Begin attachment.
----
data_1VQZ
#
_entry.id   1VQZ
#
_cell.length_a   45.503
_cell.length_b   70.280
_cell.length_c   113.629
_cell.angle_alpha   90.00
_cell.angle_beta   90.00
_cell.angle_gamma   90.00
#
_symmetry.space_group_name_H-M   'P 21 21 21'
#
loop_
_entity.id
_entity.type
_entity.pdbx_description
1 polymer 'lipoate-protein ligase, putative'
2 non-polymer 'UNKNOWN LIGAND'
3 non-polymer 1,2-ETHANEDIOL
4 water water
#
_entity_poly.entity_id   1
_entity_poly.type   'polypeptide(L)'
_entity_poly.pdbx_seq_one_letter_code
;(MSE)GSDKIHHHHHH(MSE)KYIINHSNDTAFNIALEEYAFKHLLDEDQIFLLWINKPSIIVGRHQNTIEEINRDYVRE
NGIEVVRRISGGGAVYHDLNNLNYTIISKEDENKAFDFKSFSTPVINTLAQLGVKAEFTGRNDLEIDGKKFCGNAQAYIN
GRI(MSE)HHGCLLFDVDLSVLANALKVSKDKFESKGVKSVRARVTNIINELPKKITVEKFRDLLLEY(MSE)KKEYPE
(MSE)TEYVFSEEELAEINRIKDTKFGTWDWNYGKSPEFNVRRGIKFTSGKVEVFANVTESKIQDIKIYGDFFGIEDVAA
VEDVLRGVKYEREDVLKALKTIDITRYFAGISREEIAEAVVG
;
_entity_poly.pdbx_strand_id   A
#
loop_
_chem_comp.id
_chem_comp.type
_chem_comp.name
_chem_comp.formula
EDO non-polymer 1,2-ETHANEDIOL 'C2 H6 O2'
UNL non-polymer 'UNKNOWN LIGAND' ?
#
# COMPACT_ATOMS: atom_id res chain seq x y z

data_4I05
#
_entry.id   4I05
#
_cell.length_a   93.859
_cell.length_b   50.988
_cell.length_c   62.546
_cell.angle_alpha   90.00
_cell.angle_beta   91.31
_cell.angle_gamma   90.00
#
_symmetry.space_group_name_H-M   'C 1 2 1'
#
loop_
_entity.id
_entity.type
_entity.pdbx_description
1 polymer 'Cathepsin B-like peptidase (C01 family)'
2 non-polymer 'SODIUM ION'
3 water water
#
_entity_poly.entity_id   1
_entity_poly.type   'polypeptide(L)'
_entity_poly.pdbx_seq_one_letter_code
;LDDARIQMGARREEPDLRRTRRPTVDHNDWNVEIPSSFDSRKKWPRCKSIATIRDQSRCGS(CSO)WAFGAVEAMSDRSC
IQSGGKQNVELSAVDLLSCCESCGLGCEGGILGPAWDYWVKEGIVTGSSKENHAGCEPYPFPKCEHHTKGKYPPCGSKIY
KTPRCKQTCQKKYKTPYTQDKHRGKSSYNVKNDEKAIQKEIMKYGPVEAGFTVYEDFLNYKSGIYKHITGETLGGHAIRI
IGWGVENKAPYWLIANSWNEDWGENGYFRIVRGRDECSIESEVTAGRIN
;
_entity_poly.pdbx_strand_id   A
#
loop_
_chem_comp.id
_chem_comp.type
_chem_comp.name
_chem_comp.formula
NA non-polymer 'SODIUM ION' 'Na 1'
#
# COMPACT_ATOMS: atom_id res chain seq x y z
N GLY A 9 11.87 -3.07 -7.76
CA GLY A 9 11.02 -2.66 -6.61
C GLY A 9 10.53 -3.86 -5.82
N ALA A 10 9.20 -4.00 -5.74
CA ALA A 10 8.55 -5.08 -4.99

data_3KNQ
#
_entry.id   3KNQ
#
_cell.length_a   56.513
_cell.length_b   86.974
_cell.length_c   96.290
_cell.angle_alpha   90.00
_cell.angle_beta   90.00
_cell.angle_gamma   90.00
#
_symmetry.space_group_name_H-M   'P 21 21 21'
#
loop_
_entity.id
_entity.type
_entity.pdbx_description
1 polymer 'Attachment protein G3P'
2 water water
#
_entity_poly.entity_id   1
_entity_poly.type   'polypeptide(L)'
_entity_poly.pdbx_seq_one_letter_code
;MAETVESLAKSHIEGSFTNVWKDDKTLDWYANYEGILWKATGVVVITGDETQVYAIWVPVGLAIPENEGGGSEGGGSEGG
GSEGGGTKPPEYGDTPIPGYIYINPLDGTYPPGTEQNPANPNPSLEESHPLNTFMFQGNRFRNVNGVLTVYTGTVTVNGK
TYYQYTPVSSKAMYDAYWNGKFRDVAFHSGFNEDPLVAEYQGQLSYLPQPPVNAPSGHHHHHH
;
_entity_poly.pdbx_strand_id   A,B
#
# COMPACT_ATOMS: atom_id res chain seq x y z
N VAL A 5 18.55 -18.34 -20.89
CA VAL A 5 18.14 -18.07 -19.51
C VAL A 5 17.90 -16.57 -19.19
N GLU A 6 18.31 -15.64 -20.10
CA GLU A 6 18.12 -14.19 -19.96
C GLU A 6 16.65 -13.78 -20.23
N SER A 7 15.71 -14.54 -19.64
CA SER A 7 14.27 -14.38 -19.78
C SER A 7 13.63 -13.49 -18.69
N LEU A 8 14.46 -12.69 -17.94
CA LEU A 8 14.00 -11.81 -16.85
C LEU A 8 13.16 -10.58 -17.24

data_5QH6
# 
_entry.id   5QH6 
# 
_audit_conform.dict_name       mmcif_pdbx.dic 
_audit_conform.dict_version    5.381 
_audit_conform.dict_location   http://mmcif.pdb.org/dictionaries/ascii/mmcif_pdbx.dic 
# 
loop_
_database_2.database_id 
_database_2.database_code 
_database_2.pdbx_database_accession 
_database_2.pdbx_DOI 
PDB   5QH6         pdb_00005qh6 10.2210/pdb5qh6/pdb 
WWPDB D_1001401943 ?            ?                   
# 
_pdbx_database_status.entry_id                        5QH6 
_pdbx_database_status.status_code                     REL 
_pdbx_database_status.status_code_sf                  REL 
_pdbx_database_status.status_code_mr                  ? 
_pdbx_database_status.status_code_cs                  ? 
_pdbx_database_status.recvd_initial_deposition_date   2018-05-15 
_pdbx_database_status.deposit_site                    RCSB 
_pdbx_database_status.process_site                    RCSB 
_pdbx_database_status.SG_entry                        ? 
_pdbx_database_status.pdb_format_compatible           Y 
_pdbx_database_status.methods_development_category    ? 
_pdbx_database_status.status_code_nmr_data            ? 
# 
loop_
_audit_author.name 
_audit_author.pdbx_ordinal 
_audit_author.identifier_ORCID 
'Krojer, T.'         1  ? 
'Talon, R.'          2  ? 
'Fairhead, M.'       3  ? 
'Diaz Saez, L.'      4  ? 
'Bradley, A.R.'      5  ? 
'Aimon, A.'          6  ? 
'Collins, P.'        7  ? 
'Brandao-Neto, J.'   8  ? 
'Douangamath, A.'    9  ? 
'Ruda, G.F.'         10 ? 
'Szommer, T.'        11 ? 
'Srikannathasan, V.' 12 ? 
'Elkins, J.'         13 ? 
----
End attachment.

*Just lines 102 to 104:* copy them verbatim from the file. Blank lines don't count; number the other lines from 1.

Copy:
_entity.type
_entity.pdbx_description
1 polymer 'Attachment protein G3P'